The Toyota chart further shows three distinct periods:
- From 2001 to 2004, profit margins and volume rose together, suggesting that Toyota was enjoying some form of economies of scale.
- From 2004 to 2008, volume kept rising rapidly, but profit margins were flat. Toyota was criticized during that time for pursuing faster growth than it could manage.
- From 2008, the dominant effect is the financial crisis and recovery. with the 2010 recalls further reducing volume.
David J (Joe) Armstrong pointed out to me an article from the New York Times on 10/9/2013 about Janet Yellen’s analysis of inflation and unemployment in the US since the Great Depression, using orbit charts and animations. The overall chart is as follows:
See the articles for animations and explanations of the different segments.
Lora Cecere’s orbit charts of inventory turns versus operating margins for Colgate, P&G, Walmart, and Target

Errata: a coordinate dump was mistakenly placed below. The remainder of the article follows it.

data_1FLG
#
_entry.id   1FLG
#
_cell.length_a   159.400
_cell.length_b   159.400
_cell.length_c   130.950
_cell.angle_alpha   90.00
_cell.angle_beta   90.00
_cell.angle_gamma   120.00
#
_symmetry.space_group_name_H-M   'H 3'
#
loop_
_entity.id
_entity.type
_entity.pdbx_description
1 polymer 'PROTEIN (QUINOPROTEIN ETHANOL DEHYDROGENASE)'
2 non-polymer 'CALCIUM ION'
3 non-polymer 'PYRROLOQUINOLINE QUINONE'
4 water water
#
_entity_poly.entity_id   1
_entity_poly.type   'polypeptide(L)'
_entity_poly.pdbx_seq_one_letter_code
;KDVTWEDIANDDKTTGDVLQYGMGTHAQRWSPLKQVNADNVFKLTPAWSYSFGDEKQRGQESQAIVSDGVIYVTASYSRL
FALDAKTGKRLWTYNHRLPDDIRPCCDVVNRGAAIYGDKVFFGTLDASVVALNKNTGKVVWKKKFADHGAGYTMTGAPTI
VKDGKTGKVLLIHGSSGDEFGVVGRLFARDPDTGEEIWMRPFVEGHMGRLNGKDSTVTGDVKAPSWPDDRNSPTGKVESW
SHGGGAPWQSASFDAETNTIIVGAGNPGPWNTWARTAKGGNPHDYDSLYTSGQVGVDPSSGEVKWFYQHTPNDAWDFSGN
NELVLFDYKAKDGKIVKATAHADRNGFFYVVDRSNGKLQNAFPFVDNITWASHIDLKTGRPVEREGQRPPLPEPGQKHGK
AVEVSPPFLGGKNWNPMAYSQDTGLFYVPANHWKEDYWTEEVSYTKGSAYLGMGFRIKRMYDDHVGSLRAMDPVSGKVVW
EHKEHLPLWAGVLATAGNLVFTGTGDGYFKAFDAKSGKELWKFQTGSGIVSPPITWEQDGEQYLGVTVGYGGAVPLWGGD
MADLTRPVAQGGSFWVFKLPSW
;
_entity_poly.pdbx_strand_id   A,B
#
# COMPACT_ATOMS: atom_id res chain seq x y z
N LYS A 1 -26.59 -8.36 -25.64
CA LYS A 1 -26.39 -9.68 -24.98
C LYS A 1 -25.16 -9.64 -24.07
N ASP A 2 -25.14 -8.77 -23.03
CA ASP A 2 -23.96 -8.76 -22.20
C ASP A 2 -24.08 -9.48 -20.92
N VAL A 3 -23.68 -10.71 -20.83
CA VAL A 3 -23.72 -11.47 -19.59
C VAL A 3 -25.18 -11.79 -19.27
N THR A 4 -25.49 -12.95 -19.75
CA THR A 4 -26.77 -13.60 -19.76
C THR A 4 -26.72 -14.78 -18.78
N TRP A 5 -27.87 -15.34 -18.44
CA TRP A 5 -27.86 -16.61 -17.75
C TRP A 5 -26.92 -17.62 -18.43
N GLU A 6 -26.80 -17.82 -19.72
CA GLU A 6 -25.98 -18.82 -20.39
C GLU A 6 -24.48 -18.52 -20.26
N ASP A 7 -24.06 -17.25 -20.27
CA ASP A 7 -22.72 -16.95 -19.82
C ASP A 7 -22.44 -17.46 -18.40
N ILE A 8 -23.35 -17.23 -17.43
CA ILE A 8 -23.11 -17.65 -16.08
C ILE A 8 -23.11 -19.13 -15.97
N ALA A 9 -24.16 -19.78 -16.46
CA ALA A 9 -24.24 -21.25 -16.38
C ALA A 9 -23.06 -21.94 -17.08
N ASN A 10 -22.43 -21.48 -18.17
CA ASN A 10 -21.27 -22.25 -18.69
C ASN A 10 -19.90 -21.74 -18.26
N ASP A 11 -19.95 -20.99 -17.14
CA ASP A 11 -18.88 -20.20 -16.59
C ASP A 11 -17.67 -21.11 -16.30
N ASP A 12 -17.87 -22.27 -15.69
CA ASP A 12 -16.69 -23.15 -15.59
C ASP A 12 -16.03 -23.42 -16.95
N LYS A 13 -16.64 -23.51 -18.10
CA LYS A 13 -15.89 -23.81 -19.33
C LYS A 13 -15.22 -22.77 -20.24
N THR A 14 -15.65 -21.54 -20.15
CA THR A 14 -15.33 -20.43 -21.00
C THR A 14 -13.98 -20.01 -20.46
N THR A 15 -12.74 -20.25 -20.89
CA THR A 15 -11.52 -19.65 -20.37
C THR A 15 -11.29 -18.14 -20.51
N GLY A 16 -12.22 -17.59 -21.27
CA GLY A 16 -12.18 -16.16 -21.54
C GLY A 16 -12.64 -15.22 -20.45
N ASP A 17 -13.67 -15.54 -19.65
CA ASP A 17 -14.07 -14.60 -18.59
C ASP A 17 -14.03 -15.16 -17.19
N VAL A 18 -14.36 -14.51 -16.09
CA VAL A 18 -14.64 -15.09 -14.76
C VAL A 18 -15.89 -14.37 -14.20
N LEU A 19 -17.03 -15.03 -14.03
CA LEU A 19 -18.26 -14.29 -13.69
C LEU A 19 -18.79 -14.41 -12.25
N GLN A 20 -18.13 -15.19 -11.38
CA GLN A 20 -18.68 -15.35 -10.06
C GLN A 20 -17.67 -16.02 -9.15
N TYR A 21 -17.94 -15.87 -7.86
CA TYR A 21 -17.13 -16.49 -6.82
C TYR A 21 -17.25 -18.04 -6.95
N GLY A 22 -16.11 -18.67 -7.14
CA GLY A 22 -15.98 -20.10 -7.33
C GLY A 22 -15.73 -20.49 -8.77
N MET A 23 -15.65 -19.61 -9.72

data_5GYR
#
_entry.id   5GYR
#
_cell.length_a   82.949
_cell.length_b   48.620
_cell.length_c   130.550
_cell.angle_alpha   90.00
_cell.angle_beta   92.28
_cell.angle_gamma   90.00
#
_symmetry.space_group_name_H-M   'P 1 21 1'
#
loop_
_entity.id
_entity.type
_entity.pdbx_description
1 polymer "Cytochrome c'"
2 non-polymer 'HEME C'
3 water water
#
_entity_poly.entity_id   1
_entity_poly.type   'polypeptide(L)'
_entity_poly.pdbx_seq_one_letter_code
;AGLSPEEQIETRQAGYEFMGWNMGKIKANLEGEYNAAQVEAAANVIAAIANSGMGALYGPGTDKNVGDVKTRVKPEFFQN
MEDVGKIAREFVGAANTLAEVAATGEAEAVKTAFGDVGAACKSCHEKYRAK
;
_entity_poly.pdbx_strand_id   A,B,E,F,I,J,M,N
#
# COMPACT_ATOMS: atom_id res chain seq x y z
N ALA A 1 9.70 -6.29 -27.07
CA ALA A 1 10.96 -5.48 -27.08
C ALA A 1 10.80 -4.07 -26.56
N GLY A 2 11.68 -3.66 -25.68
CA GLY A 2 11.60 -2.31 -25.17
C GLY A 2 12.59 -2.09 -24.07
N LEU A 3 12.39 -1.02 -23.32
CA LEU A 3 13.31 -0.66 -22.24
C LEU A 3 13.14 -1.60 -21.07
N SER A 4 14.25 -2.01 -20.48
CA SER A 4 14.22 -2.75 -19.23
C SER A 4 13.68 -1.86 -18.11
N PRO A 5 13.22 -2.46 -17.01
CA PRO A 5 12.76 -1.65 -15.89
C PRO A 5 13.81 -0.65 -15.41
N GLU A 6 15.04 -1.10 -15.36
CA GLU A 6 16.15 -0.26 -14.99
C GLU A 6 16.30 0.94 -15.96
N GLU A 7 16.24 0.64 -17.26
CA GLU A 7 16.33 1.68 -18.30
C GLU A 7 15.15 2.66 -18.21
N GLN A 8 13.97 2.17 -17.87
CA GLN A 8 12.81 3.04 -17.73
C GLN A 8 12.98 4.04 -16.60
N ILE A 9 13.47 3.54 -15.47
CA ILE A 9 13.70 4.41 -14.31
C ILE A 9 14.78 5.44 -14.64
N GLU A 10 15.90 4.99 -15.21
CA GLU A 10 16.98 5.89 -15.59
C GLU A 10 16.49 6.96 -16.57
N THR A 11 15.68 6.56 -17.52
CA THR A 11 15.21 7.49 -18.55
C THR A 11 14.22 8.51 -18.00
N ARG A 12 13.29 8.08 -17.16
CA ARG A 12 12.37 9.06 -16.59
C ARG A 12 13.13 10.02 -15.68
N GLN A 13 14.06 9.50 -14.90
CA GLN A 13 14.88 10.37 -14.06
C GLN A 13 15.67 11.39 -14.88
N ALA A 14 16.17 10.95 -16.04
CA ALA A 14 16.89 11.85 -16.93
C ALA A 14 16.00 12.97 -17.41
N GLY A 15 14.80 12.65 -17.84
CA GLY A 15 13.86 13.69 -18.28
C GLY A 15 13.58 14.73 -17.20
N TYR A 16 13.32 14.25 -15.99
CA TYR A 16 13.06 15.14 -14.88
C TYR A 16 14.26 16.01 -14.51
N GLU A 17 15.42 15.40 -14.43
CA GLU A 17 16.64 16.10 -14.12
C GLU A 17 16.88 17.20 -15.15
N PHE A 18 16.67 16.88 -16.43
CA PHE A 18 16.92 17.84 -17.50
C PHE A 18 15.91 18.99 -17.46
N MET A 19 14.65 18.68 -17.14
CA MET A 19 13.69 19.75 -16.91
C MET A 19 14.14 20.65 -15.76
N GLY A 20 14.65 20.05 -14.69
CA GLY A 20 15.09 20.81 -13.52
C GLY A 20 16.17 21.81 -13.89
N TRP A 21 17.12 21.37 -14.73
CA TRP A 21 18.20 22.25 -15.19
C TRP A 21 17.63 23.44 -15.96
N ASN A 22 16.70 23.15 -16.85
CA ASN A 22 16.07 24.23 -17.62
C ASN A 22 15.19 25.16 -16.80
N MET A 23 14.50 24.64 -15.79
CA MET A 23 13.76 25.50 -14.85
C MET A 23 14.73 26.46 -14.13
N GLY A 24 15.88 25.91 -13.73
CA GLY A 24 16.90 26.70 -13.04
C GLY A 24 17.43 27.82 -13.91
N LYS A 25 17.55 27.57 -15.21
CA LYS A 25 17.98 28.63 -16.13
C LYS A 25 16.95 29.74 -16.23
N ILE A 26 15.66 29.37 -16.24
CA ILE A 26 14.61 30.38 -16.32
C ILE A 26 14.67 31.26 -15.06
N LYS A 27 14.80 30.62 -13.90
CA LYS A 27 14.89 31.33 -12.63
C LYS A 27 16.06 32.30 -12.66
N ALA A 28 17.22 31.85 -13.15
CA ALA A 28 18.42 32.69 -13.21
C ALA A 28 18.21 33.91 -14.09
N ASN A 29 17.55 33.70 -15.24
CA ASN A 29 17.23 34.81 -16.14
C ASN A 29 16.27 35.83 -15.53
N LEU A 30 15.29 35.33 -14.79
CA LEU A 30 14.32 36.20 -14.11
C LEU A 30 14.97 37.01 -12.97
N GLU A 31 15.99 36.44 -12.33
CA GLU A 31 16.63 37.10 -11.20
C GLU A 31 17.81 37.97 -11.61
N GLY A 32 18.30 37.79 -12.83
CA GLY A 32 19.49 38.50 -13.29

Read the article for Lora Cecere’s analysis of the significance of these charts. My first question about them is whether these companies compute the plotted parameters in the same way. Only if we can be sure that they do, can we venture some conclusions from the charts. No units are given on the operating margin axis. Given that it is a ratio, I assume “0.06” means 6%.
The key point is that, in 12 years, none of these companies moved towards the best scenario of a high number of inventory turns and a high operating margin. In the case of Walmart versus Target, they seemed to have had “orthogonal” strategies, with Walmart moving up and down in inventory turns without any large gains in margin, while Target was moving back and forth in margin without major changes in inventory turns.
I think there are many factors that these charts don’t show, such as the impact of the competitive environment and the financial crisis. While neither manufacturers like P&G and Colgate nor retailers like Walmart or Target have shown much progress, the impact of inventory on their operations is quite different. Overall, the manufacturing companies buy materials and generate their margins from selling finished goods; they may have some items on consignment, but only a minority.